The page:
Hatch, New Mexico at the time, 25 peppers may seem a paltry number. When I tweeted about buying them, friends from the southwest commented on the dreamy smells that waft through the town, filling the air with the aroma of roasted chiles, and confessed to buying pounds and pounds at a time (already roasted and peeled by the roadside vendor!) to eat througout the year. Wouldn't it be grand to live in a place where you can buy delicious roasted chiles from abuelas with carts on the side of the road? A small town famous for it's delicious produce? With a yearly festival celebrating peppers? And what a pepper it is, justifiably famous for its sweet heat and intensely green aroma.
Or maybe I'm just getting sentimental because I placed my first seed order of the year this afternoon, and I'm positively yearning for spring, for something fresh and verdant and spicy. This afternoon I saw three trees with buds on them! It's almost time to start seedlings! Daylight Savings ends in less than a month! I find that cooking from the freezer is a nice reminder that these dark, cloudy days of winter are not forever. If you didn't go nuts and roast and freeze a bunch of Hatch chiles last year when you had the chance, you might try making this stew with the canned variety, or using anaheim peppers if you can find them in stores now.
Potato and Green Chile Stew
adapted from Deborah Madison's What We Eat When We Eat Alone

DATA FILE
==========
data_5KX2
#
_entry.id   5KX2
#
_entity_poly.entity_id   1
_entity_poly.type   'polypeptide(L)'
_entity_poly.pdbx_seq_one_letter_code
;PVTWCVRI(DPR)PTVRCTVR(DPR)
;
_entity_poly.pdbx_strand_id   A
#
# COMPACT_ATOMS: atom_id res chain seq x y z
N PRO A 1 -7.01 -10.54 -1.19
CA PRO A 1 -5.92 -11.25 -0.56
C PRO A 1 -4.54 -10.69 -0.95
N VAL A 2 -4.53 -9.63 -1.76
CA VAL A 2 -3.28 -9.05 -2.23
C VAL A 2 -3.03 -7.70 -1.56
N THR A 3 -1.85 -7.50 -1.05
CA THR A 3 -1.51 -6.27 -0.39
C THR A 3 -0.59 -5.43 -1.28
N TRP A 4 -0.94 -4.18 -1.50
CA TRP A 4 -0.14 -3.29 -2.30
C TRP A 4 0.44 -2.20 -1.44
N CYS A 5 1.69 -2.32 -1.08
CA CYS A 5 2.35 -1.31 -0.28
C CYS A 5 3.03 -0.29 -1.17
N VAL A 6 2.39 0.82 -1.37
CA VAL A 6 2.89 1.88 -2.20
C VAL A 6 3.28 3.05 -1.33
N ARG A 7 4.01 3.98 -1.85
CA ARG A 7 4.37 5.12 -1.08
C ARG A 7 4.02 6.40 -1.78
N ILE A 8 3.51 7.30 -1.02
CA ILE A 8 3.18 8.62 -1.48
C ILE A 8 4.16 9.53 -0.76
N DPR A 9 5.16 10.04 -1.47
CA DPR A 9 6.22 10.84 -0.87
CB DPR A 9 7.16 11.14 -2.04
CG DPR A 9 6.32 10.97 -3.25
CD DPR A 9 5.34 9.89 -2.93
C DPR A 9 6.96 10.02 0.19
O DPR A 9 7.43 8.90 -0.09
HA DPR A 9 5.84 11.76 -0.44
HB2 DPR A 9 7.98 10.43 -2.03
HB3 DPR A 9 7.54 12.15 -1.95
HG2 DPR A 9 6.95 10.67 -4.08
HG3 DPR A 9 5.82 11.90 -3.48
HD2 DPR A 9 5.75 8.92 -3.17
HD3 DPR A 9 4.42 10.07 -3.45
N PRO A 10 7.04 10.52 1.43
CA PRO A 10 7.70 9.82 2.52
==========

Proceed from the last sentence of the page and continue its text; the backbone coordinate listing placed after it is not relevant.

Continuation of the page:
Yes, I know I'm on a D-Mad kick. I can't help it if the woman's a genius with vegetables! Obviously this is scaled up from a one-person meal.
4-6 long green chiles or poblano chiles, roasted and peeled
3 tablespoon sunflower seed oil or other vegetable oil
1 medium onion, diced
2 teaspoons ground coriander
1 teaspoon ground cumin
3-4 garlic cloves, minced
3 pounds (4-5 medium) russet potatoes, peeled and chopped into 1 1/2-inch chunks
Salt and pepper
4 cup chicken stock, vegetable stock or water (I used vegetables stock)
Sour cream to finish
Chopped cilantro to finish
Coarsely chop the chiles. Heat the oil in a large pot over medium heat, add the onion and stir frequently. Cook until softened, about 4 minutes. Add the coriander, cumin, garlic, and potatoes, followed by the chile along with a teaspoon of salt and stir. Let this all sizzle for a minute or two, then add the liquid and bring to a boil. Reduce heat to simmer.
Simmer all together about 25 minutes until the potatoes are completely softened. Taste and adjust seasoning (mine needed more salt and some pepper). Using a potato masher or the back of a spoon, mash up a few of the potatoes to thicken the stew.
To serve, ladle into bowls and top with a plop of sour cream and a sprinkle of chopped cilantro if you like.